On May 23, 2023, the Court of Federal Claims (COFC) granted a preliminary injunction halting the award and performance of a contract awarded to Cloud Harbor Economics, LLC Cloud Harbor from the Department of Health and Human Services, Centers for Medicare & Medicaid Services (HHS). Myriddian, LLC successfully protested the award based on Cloud Harbor’s failure to comply with the SAM.gov registration requirements of Federal Acquisition Regulations (FAR) §52.204-7.

FAR §52.204-7(b)(1) states that all offerors are “required to be registered in SAM when submitting an offer or quotation, and shall continue to be registered until time of award, during performance, and through final payment of any contract, basic agreement, basic ordering agreement, or blanket purchasing agreement resulting from this solicitation.”

HHS issued a solicitation for an SBA 8(a) set-aside contract for a firm-fixed price contract for methodologies to ensure consistent coding of Medicare and Medicaid claims under the National Correct Coding Initiative program. Cloud Harbor was the initial awardee, at a contract price of $11,079,372.43, with HHS determining that Cloud Harbor provided the best value to the government.

Cloud Harbor was actively registered with SAM on November 21, 2022, when it submitted its proposal. Cloud Harbor was also actively registered with SAM on March 9, 2023, when the contract was awarded. So why did the COFC hold that Cloud Harbor violated FAR §52.204-7(b)(1) and enjoin award of the contract to Cloud Harbor? Cloud Harbor had let its SAM registration lapse for a mere 17 days during the period between submission of its proposal and the award decision.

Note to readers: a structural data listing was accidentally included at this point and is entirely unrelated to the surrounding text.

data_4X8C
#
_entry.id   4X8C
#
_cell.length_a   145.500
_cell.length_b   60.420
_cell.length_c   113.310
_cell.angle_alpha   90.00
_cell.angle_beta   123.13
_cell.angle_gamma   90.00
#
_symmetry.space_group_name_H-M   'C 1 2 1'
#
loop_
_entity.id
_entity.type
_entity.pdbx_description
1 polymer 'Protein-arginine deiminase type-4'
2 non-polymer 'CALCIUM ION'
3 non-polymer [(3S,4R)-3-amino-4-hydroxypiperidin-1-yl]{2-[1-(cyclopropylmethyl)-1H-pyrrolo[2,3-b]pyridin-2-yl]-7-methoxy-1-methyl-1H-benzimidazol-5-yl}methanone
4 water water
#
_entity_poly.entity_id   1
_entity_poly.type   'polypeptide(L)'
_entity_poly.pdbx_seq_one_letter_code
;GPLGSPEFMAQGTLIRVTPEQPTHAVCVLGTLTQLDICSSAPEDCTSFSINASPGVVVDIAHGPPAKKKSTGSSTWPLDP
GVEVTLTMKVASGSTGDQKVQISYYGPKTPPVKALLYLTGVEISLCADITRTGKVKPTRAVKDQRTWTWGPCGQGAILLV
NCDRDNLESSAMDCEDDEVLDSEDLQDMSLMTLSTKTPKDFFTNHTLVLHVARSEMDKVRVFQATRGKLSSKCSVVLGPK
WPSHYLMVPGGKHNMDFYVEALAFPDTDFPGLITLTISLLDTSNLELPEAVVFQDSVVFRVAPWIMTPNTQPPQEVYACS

The COFC held that §52.204-7(b)(1) was unambiguous: even a short lapse between submitting an offer and grant of the award still constitutes a violation of §52.204-7(b)(1) that precludes award of the contract—and there is no room for agency discretion, regardless of how minor the lapse may seem. The COFC explained that:

It would be nonsensical to carve out an exception for FAR 52.204-7’s continuity requirement. The United States fails to distinguish the harms arising from a failure to be registered in SAM when an offer is submitted or when the Agency issues an award—both of which the United States seems to believe are fatal—from the harm arising from a failure to be continuously registered as required by FAR 52.204-7(b)(1). (Tr. 7:1–8, 8:8–9:2). Likewise, the Court declines to draw a distinction based on the duration of the registration lapse. Just as the FAR does not account for any number of days delay in registration at the time an offeror submits its bid or following the agency’s award decision, the FAR does not permit such unrestrained agency discretion. FAR 52.204-7. Such discretion would disqualify some offerors altogether while disregarding the avoidable blunders of others.

What is the takeaway for federal contractors?

Keep your registration active at all times. Develop good habits with these simple tips:

  • Verify you know your expiration date. Check your expiration date and make note of it. On SAM, look up your company and verify you have the correct expiration date on your calendars. Checking SAM regularly can also help your business keep track of important updates or new procedures.
  • Find out who in your company can renew. Ensure that more than one employee has access to the login information for your SAM account. If you own a small business with only one employee responsible for checking SAM and they get sick, go on vacation, take a leave of absence, or leave the company, you do not want to be on the eve of your expiration date when you realize no one in the company has the password or access to SAM.gov with the ability to manage your registration.
  • Don’t delay. Remember that you can renew your registration quickly‎ if you are not making any major changes to your company information. If your expiration date is coming up, be proactive to avoid being in a situation where you may lapse for as little as a day in the middle of a bidding process and lose out on the opportunity to be awarded a contract.

This article summarizes aspects of the law and does not constitute legal advice. For legal advice for your situation, you should contact an attorney.

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